if there is too much water in it, add 1/10 volume of benzene, and distill to remove water and benzene below 80 °C at normal pressure. Then dry it over anhydrous magnesium sulfate or barium oxide, and finally distill it under reduced pressure. The purified DMF should be stored away from light.

If free amine is present in DMF, we can detect it by color reaction with 2,4 dinitrofluorobenzene.


Boiling Point: 189 °C, Melting Point: 18.5 °C, Refractive Index: 1.4783, Relative Density: 1.100.
DMSO often absorbs water and we get rid of water by molecular sieves. We can distill it under reduced pressure to collect the fraction of 76 ℃ by 1600Pa 12 mmHg. During distillation, the temperature can not be higher than 90 °C, otherwise, disproportionation will occur to produce dimethyl sulfone and dimethyl sulfide. We can also dry it with calcium oxide, calcium hydride, barium oxide, or anhydrous barium sulfate, and then distill it under reduced pressure.
DMSO may explode when you mix it with sodium hydride, periodic acid, or magnesium perchlorate, please note.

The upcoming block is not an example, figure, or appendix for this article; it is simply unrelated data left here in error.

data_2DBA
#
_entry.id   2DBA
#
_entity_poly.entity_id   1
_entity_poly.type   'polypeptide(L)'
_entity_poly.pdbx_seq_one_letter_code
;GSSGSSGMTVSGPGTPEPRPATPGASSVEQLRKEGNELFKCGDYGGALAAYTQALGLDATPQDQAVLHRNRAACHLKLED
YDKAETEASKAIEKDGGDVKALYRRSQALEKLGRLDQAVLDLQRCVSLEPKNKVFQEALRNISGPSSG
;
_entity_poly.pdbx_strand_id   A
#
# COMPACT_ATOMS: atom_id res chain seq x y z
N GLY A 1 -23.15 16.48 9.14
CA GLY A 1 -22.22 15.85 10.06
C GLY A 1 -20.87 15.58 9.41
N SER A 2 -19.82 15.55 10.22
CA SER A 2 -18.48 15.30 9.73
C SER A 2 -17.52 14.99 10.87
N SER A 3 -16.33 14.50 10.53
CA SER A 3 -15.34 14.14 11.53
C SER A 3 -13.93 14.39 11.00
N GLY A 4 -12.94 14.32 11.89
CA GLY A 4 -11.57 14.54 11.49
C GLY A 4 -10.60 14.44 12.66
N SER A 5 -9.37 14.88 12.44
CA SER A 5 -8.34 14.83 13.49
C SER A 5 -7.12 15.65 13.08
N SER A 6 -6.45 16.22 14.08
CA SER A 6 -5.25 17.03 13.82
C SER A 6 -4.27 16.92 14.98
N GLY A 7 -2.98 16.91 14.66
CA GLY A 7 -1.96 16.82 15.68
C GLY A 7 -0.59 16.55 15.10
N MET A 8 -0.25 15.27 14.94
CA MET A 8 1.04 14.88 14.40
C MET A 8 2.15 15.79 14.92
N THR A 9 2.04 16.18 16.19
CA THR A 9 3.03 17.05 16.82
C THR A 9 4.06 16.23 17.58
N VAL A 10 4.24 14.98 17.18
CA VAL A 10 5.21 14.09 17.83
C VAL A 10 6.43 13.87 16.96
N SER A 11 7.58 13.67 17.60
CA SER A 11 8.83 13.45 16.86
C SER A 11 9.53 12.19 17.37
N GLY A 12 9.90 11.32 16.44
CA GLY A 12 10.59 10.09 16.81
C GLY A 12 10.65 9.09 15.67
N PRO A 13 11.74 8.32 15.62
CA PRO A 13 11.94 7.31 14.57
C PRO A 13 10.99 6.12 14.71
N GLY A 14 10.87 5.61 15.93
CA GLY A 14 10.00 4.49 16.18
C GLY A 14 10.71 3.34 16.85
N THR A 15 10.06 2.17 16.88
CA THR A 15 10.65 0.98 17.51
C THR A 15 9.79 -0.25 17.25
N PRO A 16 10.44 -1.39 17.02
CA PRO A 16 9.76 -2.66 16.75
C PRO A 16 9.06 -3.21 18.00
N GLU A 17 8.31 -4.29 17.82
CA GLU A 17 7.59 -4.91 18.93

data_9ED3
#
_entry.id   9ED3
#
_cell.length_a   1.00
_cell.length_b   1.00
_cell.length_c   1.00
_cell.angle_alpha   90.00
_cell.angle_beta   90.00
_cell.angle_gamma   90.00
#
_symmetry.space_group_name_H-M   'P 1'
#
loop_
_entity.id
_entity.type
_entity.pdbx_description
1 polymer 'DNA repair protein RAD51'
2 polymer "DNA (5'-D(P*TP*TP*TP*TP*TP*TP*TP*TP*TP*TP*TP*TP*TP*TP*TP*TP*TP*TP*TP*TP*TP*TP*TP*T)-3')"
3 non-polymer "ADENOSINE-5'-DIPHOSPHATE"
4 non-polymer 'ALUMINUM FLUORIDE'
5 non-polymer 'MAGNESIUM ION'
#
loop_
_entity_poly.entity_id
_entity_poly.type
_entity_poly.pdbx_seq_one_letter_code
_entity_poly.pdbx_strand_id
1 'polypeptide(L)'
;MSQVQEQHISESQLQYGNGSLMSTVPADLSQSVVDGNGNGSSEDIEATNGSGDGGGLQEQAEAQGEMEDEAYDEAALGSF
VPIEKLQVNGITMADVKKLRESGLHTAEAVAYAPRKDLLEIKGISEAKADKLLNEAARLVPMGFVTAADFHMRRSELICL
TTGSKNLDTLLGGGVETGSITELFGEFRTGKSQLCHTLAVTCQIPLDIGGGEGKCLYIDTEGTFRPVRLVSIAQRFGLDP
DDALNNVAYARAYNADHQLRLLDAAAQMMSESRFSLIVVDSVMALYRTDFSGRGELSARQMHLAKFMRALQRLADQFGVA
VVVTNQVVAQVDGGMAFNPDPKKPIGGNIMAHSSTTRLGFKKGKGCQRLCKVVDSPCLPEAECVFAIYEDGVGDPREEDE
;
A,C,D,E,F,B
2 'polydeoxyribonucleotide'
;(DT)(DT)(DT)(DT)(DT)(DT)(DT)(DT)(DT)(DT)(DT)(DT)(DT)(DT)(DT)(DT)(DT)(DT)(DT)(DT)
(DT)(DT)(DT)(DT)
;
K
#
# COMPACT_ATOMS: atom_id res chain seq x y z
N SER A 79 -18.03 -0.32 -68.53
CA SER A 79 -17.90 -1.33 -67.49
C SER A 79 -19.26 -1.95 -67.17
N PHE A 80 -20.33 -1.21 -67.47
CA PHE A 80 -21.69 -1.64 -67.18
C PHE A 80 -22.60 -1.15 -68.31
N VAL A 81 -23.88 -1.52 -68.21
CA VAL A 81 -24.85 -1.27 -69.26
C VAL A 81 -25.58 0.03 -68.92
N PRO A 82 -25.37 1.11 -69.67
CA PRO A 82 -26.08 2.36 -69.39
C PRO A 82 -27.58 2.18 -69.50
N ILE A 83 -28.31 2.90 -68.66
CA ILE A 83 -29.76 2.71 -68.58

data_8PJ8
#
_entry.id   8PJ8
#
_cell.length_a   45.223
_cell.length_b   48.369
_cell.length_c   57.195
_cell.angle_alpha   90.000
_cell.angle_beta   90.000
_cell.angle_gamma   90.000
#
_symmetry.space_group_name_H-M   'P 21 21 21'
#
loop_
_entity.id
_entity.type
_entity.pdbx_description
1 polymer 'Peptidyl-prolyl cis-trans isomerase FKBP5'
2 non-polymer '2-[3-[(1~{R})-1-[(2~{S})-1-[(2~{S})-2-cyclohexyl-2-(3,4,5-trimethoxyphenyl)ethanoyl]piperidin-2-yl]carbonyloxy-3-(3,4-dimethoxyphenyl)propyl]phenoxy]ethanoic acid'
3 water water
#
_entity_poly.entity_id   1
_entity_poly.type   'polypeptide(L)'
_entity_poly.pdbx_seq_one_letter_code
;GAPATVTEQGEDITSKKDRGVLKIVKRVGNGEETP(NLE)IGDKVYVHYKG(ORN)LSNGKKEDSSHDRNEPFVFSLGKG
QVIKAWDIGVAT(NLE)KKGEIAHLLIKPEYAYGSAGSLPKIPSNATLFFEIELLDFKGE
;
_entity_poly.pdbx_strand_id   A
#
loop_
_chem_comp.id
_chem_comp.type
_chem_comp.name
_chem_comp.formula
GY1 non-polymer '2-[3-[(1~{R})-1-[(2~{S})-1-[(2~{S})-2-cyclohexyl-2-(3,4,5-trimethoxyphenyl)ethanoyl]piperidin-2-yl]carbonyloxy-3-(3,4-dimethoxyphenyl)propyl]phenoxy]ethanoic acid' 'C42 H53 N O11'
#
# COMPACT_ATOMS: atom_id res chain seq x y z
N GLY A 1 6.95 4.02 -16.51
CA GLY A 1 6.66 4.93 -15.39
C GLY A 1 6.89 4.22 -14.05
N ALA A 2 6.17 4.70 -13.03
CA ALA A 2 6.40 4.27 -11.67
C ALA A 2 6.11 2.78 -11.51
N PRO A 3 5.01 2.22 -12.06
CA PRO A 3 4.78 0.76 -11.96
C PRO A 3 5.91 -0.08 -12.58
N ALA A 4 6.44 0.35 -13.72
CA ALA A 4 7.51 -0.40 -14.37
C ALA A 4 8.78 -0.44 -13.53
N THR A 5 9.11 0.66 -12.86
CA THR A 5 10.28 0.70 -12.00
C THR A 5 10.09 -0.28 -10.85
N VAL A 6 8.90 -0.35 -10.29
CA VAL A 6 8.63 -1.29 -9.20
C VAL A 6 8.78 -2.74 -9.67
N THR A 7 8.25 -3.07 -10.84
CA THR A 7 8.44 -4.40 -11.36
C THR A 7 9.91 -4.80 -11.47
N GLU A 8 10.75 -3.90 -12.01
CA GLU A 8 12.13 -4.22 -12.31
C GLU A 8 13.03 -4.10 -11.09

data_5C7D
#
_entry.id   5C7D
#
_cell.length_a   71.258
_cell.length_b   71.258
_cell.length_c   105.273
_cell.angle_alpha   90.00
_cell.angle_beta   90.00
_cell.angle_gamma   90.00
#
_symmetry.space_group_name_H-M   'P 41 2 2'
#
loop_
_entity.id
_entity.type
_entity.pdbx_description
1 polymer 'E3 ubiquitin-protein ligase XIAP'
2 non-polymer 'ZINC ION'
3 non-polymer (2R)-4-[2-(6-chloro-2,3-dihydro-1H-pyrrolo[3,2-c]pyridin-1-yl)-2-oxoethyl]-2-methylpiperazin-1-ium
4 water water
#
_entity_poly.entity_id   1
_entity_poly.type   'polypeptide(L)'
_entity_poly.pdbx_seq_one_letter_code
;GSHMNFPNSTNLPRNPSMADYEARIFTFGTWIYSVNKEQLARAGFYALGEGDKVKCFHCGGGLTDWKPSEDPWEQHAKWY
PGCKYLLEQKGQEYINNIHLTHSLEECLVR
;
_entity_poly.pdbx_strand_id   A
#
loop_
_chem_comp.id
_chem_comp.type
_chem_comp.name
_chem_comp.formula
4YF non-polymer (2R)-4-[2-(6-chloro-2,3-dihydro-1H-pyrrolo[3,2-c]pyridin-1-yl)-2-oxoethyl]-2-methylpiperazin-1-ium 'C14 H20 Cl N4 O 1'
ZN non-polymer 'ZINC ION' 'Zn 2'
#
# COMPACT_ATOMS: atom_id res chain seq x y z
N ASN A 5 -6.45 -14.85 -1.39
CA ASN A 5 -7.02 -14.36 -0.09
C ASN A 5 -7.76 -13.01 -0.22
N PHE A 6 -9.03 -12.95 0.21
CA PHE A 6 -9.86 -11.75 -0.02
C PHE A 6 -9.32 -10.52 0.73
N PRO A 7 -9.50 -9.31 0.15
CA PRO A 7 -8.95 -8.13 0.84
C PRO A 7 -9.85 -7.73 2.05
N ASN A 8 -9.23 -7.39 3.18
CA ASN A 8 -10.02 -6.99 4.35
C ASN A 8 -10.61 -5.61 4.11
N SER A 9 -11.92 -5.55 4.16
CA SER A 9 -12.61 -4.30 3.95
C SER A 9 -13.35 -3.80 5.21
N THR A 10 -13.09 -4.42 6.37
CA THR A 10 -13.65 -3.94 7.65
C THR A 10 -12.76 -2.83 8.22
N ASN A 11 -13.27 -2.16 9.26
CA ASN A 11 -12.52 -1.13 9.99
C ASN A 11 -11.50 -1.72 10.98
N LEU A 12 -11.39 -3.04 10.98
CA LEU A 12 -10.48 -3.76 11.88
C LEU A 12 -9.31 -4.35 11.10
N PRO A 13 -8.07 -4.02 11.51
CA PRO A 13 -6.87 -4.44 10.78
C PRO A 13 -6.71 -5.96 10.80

Boiling Point: 78.5 °C, Refractive Index: 1.361 6, Relative Density: 0.7893

There is more than one method to get anhydrous ethanol, so we choose different methods according to the different qualities required.

If you need 98% ~ 99% ethanol, you can choose those 2 methods as follows:

(1) As ethanol will form an azeotrope with benzene and water, we add benzene to ethanol for fractional distillation. We will get the ternary azeotrope of benzene, water, and ethanol at 64.9 ℃. We will get the binary azeotrope at 64.9 ℃, and finally, we get ethanol. This is also the industrial way to get tech-grade anhydrous ethanol.

(2) Dry with quicklime. Add 20g of fresh quicklime lumps to 100mL of 95% ethanol, reflux it for 3-5 hours, and then distill to get it.

If you need ethanol 99% as min, check the following method:

(1) Add 7 g of Sodium into 99% ethanol 100ml. After the reaction of Na and water is over, add 27.5 g of diethyl phthalate or 25 g of diethyl oxalate, reflux for 2 to 3 hours, and then we distill to get it.

Although Na can react with water in ethanol, the sodium hydroxide will react with ethanol in equilibrium to produce water. Therefore, Na alone cannot completely remove the water in ethanol, and we have to add high-boiling-point esters, such as diethyl phthalate, to interact with the sodium hydroxide to inhibit its reaction with ethanol. Then we can get rid of the water within.